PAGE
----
The West Point cadets and Navy midshipmen said they wanted the practices to end, and their hope is that the military will make changes on its own.
“I have more faith in the Army than most people do,” said Mr. Warner, 27, who served as an enlisted man before enrolling at West Point. “It can police itself if it chooses to.”
In response to the
Family, City Rise Above Swastika Graffiti
June 18th, 2008
(click to read original article)
The following comment was a response to
Jim Belshaw's June 18th, 2008 article:
June 25th, 2008
Posted by WD -- Gee,golly,gosh. Its only a Swastika.The Indians have used it for years. Treat it as any other graffiti. I think he should find something better to do with his time and stop worrying about what other people think. We already have too many people like him now. There is always someone out there trying to tell someone else how to think.
The following is a response from
Esteban A. Aguilar, Sr.,
a distinguished member
of MRFF's national legal team:
June 25th, 2008
I am responding to WD’s comments above. WD trivializes what most of our citizens recognize as a hate crime. Most people know that the Swastika is a symbol of hate and represents the darkest time in the history of the world.
The implication that one of our Native American’s went to the Weinstein home in the dark of night to put “their symbol” on his home is absurd and insulting.
It is clear that WD has no idea what Mikey Weinstein and his family are doing, why they are doing it, and what they have gone through. I have represented him, his family, and the organization they represent. I am proud of them and what they are doing.
What WD does not appreciate is that Mr. Weinstein and the Military Religious Freedom Foundation advocate allowing people to think for themselves. That is the whole point! Gee, golly, gosh! Maybe one day WD will get it.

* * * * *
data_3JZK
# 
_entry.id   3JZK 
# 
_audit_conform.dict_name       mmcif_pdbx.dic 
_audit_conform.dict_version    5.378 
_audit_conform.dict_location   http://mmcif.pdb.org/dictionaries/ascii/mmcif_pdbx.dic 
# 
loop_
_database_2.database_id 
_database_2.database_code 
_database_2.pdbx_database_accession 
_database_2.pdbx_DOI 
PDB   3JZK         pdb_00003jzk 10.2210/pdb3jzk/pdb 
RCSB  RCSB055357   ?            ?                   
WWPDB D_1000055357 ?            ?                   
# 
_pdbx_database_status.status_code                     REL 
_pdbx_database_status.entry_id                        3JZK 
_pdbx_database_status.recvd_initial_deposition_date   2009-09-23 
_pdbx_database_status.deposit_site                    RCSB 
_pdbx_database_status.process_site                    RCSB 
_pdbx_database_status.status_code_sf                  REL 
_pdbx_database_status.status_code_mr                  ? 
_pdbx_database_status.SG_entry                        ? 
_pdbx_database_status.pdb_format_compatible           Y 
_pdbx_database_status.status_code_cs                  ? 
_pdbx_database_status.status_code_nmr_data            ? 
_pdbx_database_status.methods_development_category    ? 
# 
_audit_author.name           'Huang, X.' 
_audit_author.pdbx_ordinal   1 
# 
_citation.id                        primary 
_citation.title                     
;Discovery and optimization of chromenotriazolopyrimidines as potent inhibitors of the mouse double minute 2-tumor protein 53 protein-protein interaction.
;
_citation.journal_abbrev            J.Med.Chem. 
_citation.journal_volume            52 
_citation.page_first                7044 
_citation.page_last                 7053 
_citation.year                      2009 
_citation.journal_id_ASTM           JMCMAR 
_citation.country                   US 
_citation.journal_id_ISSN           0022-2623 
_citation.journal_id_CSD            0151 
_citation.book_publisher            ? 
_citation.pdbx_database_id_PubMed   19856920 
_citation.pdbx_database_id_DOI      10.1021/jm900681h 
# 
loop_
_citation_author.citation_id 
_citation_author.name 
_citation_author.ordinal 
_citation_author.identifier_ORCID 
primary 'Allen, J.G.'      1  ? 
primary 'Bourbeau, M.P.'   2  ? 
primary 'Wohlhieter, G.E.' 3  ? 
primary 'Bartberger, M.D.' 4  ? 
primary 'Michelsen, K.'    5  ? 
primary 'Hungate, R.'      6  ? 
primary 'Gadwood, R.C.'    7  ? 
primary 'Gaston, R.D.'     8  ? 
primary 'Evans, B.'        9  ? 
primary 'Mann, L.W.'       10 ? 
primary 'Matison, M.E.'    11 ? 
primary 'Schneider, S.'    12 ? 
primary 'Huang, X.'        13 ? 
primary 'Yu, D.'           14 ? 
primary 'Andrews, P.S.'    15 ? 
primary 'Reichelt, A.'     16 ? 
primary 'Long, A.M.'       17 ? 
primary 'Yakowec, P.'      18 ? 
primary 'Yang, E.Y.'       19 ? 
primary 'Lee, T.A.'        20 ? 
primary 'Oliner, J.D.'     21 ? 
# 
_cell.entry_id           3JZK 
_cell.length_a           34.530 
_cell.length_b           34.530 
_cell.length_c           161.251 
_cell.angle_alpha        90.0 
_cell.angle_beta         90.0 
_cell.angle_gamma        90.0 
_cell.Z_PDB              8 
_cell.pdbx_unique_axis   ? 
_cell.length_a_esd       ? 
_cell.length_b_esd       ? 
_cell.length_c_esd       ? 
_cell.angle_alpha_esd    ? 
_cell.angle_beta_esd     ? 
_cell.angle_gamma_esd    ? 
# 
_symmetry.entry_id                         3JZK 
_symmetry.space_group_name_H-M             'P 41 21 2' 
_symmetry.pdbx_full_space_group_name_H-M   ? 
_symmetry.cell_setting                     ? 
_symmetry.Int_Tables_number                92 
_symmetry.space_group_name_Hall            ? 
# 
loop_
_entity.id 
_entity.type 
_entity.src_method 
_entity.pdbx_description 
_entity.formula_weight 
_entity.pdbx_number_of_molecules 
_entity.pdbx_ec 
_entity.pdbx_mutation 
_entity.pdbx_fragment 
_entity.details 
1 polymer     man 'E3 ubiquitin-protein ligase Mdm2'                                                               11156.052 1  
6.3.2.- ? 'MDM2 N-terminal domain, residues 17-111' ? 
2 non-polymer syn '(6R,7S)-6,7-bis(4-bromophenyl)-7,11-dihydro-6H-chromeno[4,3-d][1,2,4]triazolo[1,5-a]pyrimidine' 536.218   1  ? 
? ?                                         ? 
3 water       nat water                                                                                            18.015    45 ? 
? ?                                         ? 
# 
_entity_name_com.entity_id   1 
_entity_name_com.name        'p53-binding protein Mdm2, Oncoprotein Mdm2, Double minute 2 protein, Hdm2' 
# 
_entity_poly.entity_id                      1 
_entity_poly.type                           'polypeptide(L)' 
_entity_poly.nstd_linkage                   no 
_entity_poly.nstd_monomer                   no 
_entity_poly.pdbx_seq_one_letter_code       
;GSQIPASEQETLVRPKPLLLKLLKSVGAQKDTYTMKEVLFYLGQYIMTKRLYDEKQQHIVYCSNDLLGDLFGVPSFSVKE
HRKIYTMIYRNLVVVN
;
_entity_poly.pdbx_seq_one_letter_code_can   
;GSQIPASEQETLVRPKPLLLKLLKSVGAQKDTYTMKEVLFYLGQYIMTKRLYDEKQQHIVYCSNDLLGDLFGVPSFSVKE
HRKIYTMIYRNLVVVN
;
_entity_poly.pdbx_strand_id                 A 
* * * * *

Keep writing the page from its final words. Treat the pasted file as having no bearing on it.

Esteban A. Aguilar, Sr.
Attorney at Law
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Letter to the Editor
June 25th, 2008
CHURCH AND STATE
Military must not be involved in clearly religious events
This letter is in response to The Gazette's June 14 Our View, "Why atheists are religious." It's too bad the writer did not read last year's article in the Stars and Stripes newspaper that noted in the very first paragraph that the Air Force sought to distance itself from the Memorial Day event in question because it was, "sponsored by an evangelical group whose mission is to spread Christianity through the military."
It wasn't the right-wing Christian evangelical presence that the groups objected to; it's the official military imprimatur given to an event openly espousing a single belief system that they opposed. This is a clear violation of both the letter and the spirit of the Constitution.
The editorial's main point, that atheism is a religion and it ought to be treated as one in the legal sense, is worthwhile and ripe for debate. However, had the facts of the case been more carefully articulated, the motives and integrity of groups such as the Military Religious Freedom Foundation and Americans United for the Separation of Church and State would not be in question. Nobody's persecuting these particular Christians - "right-wing," "evangelical" or otherwise - but rather they're upholding the Constitution's prohibition of the establishment of any religion, atheism included.